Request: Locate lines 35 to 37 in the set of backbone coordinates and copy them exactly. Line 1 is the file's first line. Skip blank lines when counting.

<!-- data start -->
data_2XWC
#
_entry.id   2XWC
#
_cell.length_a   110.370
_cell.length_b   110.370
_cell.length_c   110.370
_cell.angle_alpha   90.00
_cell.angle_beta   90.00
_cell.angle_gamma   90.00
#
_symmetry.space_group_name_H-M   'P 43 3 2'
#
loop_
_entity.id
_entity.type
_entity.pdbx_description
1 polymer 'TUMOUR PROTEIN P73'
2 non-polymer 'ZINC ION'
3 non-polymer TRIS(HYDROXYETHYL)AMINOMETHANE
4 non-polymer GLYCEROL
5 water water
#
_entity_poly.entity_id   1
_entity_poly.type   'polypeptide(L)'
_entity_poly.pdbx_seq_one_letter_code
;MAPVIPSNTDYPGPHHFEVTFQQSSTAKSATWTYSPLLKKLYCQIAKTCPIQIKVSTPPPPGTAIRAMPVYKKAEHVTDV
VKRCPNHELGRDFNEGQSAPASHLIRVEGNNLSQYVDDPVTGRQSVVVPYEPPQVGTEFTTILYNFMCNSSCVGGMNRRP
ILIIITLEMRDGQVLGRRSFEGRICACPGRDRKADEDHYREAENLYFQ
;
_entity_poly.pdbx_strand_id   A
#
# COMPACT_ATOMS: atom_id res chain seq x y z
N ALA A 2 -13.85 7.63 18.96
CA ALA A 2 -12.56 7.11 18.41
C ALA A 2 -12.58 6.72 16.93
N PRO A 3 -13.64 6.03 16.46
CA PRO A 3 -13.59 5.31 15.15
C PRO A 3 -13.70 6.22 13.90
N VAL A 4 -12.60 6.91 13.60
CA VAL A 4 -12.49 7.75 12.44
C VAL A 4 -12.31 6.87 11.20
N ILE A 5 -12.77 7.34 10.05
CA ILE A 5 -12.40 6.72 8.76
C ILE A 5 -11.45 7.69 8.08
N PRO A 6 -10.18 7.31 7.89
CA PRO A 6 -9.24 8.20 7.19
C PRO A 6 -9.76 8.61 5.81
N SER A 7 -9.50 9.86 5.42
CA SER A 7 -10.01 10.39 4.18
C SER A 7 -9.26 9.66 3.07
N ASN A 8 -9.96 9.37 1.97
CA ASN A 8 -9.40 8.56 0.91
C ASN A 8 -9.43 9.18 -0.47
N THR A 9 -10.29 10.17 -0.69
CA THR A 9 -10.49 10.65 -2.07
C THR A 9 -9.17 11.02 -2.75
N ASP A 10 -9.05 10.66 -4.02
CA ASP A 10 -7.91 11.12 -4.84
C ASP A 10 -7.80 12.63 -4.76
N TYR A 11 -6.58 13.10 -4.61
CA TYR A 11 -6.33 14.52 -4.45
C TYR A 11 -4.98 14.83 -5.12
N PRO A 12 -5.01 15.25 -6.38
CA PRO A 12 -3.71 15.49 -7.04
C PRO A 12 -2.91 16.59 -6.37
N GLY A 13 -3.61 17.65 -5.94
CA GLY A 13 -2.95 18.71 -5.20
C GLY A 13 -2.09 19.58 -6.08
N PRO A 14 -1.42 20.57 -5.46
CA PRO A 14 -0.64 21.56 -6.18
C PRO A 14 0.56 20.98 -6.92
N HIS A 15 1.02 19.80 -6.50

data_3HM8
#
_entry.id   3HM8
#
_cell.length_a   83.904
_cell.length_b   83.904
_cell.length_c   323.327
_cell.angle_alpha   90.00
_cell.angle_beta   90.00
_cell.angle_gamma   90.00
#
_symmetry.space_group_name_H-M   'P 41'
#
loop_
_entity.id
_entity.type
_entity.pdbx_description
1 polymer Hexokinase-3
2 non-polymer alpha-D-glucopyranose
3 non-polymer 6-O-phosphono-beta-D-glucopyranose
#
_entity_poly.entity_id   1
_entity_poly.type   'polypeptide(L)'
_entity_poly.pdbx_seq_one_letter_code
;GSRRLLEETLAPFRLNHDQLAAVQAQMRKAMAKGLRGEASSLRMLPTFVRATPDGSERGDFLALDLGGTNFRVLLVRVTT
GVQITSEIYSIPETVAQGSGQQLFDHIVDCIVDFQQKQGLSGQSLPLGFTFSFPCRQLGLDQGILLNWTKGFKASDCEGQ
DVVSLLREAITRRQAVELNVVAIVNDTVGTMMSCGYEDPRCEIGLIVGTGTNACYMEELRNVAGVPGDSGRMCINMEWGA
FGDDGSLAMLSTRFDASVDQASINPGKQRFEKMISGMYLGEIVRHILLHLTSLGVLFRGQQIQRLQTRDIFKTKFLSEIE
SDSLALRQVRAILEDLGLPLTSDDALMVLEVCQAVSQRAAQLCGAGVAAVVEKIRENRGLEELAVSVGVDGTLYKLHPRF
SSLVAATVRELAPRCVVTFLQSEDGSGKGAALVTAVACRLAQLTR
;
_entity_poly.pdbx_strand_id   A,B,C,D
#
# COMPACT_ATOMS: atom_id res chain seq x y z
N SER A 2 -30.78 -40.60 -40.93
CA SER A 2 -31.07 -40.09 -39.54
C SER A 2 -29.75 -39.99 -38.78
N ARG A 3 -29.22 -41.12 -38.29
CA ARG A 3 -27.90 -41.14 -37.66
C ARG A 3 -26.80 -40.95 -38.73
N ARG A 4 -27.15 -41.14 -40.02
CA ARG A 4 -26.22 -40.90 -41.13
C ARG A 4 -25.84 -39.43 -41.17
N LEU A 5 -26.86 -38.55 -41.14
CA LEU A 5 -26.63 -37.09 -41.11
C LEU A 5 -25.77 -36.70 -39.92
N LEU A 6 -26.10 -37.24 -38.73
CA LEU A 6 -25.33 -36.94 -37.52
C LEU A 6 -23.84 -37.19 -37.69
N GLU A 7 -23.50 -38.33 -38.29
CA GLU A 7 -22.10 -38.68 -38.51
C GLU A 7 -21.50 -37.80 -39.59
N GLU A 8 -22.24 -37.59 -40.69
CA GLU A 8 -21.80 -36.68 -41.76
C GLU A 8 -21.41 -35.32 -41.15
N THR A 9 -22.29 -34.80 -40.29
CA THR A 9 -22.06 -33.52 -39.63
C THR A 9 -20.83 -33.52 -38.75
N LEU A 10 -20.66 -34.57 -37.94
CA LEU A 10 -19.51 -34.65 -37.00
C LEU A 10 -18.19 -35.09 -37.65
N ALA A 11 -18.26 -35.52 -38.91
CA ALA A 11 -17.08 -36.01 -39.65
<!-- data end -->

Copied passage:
CA ALA A 2 -12.56 7.11 18.41
C ALA A 2 -12.58 6.72 16.93
N PRO A 3 -13.64 6.03 16.46